This report concludes that there is no substitute for federal support of public broadcasting, and that the loss of federal support would mean the end of public broadcasting, and with it the end of an extraordinarily useful national teaching tool, the loss of the most trusted source of news and public affairs programs in the nation, the erosion of our national memory and exceptional culture, the compromise of our civil defense and emergency alert system, and the demise of a federal investment that the American people consider a better use of tax dollars than any other except national defense.
These are the inevitable consequences of a loss of federal funding for public broadcasting, as this report will demonstrate in detail.
Booz’s conclusions are consistent with a 2007 report from the federal General Accountability Office, which found that “substantial growth of nonfederal support to offset a reduction or elimination of federal support appears unlikely.”
Trump isn’t the first U.S. president to go after federal funding for public media. In 1969, President Nixon called for cutting funding for CPB in half. Thanks to the effort of a young Fred Rogers before a congressional committee, those efforts were defeated. Watch:
You can read CPB’s full statement below:
Public media is a public-private partnership in the best tradition of America’s free enterprise system. It is one of America’s best investments. It is not a large investment compared to most of what government does – just about $1.35 per citizen per year – but it pays huge dividends in education, public safety and civic leadership to millions of Americans and their families.
By statute, the majority of the $445 million federal expenditure goes through the Corporation of Public Broadcasting (CPB), a private, nonprofit corporation, which is the steward of the federal appropriation, to more than 1,500 locally owned and operated public television and radio stations across the country.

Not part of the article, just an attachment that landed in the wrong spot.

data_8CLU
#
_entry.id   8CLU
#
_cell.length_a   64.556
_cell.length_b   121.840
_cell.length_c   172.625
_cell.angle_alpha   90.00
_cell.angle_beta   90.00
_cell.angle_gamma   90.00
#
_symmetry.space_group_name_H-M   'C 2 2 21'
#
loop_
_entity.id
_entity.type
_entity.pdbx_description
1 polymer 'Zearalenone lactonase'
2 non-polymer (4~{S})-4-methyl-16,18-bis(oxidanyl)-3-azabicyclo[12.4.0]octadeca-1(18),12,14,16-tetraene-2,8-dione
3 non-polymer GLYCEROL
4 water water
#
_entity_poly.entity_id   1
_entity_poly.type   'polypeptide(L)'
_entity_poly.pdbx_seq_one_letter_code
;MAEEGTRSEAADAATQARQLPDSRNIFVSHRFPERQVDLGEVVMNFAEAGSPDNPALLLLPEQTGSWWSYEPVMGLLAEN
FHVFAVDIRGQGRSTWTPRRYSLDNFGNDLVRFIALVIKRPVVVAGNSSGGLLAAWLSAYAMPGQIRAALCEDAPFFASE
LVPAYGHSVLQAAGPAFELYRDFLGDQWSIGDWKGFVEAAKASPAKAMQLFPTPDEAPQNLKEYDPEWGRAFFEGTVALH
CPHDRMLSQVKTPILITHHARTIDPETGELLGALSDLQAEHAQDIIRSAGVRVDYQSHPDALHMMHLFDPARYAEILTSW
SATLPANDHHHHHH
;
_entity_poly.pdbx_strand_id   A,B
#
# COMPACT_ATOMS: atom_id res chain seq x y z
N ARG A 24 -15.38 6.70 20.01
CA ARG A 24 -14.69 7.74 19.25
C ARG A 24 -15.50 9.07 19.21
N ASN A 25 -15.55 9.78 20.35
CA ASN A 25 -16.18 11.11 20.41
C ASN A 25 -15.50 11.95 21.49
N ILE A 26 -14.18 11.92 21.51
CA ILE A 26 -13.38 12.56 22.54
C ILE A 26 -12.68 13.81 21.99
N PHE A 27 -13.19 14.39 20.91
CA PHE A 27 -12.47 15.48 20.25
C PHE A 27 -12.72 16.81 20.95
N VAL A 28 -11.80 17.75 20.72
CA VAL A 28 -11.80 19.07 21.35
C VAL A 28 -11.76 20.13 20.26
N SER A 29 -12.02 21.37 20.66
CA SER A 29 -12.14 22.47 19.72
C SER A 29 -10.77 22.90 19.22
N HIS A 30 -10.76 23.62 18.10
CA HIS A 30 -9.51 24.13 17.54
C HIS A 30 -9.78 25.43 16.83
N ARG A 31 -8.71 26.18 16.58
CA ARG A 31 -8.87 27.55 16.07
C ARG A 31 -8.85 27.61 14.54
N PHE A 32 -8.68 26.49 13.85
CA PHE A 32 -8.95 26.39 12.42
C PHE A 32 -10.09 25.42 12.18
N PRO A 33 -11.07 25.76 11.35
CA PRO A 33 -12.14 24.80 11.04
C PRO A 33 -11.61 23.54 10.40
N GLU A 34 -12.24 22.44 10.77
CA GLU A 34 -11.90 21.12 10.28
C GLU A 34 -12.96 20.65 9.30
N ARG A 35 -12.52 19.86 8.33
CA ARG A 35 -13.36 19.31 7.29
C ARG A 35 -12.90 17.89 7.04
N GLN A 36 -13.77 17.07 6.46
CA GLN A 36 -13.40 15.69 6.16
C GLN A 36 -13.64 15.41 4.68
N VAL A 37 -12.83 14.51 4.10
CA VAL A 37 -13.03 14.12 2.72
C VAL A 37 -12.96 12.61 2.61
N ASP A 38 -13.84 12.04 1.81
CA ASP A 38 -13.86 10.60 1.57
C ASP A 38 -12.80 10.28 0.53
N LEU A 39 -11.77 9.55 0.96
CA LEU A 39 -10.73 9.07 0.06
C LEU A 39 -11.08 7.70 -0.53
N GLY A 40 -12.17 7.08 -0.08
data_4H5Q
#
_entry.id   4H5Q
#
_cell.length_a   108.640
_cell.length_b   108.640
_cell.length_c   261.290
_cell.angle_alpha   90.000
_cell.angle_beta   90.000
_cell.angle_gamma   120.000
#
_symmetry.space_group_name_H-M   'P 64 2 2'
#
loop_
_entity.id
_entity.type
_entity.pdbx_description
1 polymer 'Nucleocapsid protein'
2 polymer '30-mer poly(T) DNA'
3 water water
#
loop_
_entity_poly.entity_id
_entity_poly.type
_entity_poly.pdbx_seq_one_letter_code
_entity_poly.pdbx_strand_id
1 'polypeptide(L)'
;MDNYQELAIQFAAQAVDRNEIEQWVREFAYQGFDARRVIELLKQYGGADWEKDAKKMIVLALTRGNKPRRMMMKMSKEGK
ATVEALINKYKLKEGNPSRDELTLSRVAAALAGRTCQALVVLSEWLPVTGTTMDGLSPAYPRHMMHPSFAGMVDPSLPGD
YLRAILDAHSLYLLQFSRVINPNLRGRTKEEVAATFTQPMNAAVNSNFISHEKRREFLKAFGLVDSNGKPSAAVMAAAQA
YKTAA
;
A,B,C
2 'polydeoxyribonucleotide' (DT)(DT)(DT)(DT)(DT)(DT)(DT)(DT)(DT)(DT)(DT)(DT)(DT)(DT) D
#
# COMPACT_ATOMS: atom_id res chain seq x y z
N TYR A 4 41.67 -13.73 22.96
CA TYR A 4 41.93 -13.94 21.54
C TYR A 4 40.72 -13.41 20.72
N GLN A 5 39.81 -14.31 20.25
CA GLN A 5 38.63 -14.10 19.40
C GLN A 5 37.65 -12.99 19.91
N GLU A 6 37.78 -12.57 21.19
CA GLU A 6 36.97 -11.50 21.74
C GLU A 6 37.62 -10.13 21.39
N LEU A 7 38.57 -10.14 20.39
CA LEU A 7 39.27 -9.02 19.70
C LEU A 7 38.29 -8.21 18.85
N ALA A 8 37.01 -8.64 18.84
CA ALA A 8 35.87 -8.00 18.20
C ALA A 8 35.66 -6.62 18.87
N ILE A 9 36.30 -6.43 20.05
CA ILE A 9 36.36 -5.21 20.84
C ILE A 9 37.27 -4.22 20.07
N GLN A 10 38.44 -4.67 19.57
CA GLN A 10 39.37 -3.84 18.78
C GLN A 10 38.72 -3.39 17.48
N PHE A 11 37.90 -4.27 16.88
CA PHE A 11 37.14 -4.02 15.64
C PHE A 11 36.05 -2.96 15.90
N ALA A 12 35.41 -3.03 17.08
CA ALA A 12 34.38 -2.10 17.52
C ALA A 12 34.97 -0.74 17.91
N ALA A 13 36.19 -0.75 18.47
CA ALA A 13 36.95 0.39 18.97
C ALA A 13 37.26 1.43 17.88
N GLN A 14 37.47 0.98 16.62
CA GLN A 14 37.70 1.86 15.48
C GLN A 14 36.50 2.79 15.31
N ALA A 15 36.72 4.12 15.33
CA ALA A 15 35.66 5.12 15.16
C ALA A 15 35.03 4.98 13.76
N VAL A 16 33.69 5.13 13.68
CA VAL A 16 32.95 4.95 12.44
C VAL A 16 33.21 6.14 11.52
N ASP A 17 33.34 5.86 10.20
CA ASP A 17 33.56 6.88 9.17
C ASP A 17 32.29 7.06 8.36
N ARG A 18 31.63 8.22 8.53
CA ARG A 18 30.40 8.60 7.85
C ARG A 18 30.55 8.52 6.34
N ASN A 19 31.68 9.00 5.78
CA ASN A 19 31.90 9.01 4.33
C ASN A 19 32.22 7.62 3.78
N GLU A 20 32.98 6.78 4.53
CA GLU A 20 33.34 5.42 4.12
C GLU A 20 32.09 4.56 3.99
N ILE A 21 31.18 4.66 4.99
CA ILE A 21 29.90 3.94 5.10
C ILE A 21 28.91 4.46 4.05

From time to time, some argue the Corporation for Public Broadcasting and funding for public media are no longer needed. This thinking and proposals like the one being reported in the mainstream media and elsewhere today have been circulating around Washington for years and have been soundly rejected on a bipartisan basis – most recently by the Republican-controlled House of Representatives in 2015. Further, a national survey of 2,000 self-identified Trump voters confirmed that a majority of those voters support level or increased federal funding for public broadcasting.
The federal investment in public media is vital seed money — especially for stations located in rural America, and those serving underserved populations where the appropriation counts for 40-50% of their budget. The loss of this seed money would have a devastating effect. These stations would have to raise approximately 200 percent more in private donations to replace the federal investment. Moreover, the entire public media service would be severely debilitated. This is because CPB, in addition to direct payment to public media stations, pays for the system’s technical backbone, copyright and other fees, and makes major investments in national content from which all stations and the families they serve benefit. Most critically, public media reaches 68% of all kids age two to eight, providing educational media that’s proven to prepare kids for school, especially low-income and underserved children who do not attend pre-school.
Indeed, the Government Accountability Office (GAO), as well as others, following comprehensive study, have concluded there is no viable private substitute for the federal funding that ensures universal access to public broadcasting' programming and services.
We look forward to working with the new Administration and the new Congress in the continued pursuit of our public service missions of education, public safety and civic leadership, which the American people overwhelmingly support.